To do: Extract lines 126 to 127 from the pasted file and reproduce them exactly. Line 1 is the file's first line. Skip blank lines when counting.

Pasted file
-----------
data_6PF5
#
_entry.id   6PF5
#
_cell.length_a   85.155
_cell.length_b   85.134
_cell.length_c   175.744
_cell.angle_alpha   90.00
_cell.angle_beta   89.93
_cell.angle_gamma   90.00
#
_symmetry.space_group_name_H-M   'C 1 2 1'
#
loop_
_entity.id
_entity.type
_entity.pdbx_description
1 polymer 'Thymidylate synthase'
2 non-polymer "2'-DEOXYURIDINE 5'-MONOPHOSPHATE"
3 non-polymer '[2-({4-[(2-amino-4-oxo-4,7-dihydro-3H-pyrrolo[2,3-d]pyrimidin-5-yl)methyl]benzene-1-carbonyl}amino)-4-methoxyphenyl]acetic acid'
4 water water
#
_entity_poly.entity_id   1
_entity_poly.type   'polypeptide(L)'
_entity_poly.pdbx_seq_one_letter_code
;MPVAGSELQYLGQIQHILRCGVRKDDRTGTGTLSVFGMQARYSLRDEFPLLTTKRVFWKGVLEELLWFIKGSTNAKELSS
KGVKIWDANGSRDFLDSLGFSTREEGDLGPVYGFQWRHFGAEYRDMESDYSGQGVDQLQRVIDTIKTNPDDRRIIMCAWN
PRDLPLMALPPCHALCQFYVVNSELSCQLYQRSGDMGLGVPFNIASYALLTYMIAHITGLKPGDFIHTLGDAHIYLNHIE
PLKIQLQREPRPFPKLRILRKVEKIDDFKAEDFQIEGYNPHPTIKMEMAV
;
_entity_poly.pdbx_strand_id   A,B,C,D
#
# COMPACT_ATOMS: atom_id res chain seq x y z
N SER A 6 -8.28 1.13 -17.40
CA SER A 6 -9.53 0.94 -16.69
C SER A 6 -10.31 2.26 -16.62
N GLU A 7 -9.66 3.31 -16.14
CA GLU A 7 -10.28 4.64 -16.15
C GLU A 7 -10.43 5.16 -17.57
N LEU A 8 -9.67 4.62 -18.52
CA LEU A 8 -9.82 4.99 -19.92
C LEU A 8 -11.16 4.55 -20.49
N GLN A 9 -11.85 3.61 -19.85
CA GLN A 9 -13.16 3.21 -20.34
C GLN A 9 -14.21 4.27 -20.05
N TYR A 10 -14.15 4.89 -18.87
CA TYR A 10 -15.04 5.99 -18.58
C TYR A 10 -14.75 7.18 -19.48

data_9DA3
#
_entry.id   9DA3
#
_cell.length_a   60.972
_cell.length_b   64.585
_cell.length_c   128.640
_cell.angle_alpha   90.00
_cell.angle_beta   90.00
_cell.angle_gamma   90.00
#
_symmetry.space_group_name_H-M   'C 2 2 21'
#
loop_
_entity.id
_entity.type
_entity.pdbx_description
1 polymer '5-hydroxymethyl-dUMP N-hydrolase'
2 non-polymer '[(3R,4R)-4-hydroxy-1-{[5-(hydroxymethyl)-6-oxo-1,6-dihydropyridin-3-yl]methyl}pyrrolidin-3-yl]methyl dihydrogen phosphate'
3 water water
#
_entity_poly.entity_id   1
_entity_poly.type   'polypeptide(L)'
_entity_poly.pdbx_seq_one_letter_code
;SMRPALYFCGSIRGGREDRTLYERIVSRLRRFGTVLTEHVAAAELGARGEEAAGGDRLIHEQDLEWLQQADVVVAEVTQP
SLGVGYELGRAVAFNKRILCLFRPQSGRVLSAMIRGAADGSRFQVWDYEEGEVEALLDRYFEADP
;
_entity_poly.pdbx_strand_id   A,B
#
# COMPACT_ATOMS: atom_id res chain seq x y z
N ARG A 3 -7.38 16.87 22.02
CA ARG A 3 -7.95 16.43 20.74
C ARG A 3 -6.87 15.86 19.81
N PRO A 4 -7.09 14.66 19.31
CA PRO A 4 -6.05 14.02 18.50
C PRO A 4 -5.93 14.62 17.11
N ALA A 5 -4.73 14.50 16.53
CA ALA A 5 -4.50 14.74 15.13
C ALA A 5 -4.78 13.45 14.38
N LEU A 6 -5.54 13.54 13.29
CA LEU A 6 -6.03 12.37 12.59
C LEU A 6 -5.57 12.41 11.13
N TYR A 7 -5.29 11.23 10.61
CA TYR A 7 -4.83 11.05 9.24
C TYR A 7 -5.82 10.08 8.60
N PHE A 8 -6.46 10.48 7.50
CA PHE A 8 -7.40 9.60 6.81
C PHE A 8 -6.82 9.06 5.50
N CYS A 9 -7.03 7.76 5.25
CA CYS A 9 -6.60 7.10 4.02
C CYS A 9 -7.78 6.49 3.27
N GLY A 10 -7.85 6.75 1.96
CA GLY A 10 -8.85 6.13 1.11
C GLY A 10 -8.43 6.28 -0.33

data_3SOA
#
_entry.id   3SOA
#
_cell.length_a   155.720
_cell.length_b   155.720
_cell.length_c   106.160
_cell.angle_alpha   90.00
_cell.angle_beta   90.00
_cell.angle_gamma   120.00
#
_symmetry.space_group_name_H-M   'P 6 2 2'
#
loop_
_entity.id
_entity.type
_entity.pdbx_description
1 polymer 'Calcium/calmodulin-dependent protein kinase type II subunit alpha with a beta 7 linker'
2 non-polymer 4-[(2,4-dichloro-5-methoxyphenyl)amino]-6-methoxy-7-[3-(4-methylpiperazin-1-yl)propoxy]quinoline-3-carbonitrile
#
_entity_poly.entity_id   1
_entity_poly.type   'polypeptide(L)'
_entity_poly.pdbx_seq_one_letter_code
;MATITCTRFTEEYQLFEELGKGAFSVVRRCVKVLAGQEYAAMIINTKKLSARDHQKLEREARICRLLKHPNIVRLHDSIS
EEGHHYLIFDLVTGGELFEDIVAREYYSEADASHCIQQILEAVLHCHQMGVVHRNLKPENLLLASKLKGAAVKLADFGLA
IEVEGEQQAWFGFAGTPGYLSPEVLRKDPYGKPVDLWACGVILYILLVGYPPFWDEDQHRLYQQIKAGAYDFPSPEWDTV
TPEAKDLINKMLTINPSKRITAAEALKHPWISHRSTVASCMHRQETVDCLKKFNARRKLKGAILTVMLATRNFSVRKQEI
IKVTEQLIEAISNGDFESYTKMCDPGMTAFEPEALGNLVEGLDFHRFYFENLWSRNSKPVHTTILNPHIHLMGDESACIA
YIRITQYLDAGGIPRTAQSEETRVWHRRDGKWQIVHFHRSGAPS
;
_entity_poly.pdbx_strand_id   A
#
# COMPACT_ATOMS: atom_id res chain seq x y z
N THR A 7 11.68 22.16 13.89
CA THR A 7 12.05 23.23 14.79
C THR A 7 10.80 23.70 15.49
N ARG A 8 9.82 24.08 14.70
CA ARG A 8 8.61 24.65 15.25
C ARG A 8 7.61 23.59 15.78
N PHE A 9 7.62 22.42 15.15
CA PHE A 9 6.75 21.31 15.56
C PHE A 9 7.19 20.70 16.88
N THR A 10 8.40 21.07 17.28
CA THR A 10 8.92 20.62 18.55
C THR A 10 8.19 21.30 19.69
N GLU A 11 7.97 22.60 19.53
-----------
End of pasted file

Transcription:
;MATITCTRFTEEYQLFEELGKGAFSVVRRCVKVLAGQEYAAMIINTKKLSARDHQKLEREARICRLLKHPNIVRLHDSIS
EEGHHYLIFDLVTGGELFEDIVAREYYSEADASHCIQQILEAVLHCHQMGVVHRNLKPENLLLASKLKGAAVKLADFGLA